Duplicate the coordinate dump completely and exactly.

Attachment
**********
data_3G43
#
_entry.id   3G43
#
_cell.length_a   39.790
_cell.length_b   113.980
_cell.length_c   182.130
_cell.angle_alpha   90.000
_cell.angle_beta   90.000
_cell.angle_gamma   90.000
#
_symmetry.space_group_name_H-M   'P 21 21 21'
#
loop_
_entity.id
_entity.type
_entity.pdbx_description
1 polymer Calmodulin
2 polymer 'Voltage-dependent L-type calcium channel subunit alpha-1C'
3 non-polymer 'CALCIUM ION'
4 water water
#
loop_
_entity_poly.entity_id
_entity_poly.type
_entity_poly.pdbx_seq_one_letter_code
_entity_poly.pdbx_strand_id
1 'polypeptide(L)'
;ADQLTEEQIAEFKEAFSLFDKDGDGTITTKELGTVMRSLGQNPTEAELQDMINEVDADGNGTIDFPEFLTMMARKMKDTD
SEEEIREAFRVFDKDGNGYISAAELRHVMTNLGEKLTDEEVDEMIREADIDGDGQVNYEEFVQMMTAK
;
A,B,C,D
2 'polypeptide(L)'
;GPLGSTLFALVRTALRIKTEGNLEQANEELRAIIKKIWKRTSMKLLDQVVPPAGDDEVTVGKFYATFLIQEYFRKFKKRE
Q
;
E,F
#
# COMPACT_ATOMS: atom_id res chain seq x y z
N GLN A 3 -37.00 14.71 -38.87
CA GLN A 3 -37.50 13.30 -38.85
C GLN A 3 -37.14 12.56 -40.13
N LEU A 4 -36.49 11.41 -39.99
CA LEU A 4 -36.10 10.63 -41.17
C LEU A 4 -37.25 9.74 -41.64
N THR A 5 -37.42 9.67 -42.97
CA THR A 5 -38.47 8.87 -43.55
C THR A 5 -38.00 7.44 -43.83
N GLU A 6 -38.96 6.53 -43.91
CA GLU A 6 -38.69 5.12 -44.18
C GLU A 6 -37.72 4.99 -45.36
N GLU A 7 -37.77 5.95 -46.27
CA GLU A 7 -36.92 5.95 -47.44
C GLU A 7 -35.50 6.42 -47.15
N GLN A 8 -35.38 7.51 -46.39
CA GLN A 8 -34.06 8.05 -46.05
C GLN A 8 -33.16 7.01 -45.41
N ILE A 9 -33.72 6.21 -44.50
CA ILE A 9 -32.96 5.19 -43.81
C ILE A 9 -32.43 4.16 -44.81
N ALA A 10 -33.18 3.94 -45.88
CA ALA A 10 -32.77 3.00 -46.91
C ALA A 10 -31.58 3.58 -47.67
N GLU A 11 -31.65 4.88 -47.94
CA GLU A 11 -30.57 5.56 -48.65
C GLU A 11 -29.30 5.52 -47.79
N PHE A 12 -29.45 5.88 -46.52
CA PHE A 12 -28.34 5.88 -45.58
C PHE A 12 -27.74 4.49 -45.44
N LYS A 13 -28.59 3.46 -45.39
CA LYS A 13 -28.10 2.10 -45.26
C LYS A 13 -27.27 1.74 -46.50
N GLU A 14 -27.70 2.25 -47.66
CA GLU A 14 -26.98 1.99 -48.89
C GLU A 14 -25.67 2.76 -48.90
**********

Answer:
data_3G43
#
_entry.id   3G43
#
_cell.length_a   39.790
_cell.length_b   113.980
_cell.length_c   182.130
_cell.angle_alpha   90.000
_cell.angle_beta   90.000
_cell.angle_gamma   90.000
#
_symmetry.space_group_name_H-M   'P 21 21 21'
#
loop_
_entity.id
_entity.type
_entity.pdbx_description
1 polymer Calmodulin
2 polymer 'Voltage-dependent L-type calcium channel subunit alpha-1C'
3 non-polymer 'CALCIUM ION'
4 water water
#
loop_
_entity_poly.entity_id
_entity_poly.type
_entity_poly.pdbx_seq_one_letter_code
_entity_poly.pdbx_strand_id
1 'polypeptide(L)'
;ADQLTEEQIAEFKEAFSLFDKDGDGTITTKELGTVMRSLGQNPTEAELQDMINEVDADGNGTIDFPEFLTMMARKMKDTD
SEEEIREAFRVFDKDGNGYISAAELRHVMTNLGEKLTDEEVDEMIREADIDGDGQVNYEEFVQMMTAK
;
A,B,C,D
2 'polypeptide(L)'
;GPLGSTLFALVRTALRIKTEGNLEQANEELRAIIKKIWKRTSMKLLDQVVPPAGDDEVTVGKFYATFLIQEYFRKFKKRE
Q
;
E,F
#
# COMPACT_ATOMS: atom_id res chain seq x y z
N GLN A 3 -37.00 14.71 -38.87
CA GLN A 3 -37.50 13.30 -38.85
C GLN A 3 -37.14 12.56 -40.13
N LEU A 4 -36.49 11.41 -39.99
CA LEU A 4 -36.10 10.63 -41.17
C LEU A 4 -37.25 9.74 -41.64
N THR A 5 -37.42 9.67 -42.97
CA THR A 5 -38.47 8.87 -43.55
C THR A 5 -38.00 7.44 -43.83
N GLU A 6 -38.96 6.53 -43.91
CA GLU A 6 -38.69 5.12 -44.18
C GLU A 6 -37.72 4.99 -45.36
N GLU A 7 -37.77 5.95 -46.27
CA GLU A 7 -36.92 5.95 -47.44
C GLU A 7 -35.50 6.42 -47.15
N GLN A 8 -35.38 7.51 -46.39
CA GLN A 8 -34.06 8.05 -46.05
C GLN A 8 -33.16 7.01 -45.41
N ILE A 9 -33.72 6.21 -44.50
CA ILE A 9 -32.96 5.19 -43.81
C ILE A 9 -32.43 4.16 -44.81
N ALA A 10 -33.18 3.94 -45.88
CA ALA A 10 -32.77 3.00 -46.91
C ALA A 10 -31.58 3.58 -47.67
N GLU A 11 -31.65 4.88 -47.94
CA GLU A 11 -30.57 5.56 -48.65
C GLU A 11 -29.30 5.52 -47.79
N PHE A 12 -29.45 5.88 -46.52
CA PHE A 12 -28.34 5.88 -45.58
C PHE A 12 -27.74 4.49 -45.44
N LYS A 13 -28.59 3.46 -45.39
CA LYS A 13 -28.10 2.10 -45.26
C LYS A 13 -27.27 1.74 -46.50
N GLU A 14 -27.70 2.25 -47.66
CA GLU A 14 -26.98 1.99 -48.89
C GLU A 14 -25.67 2.76 -48.90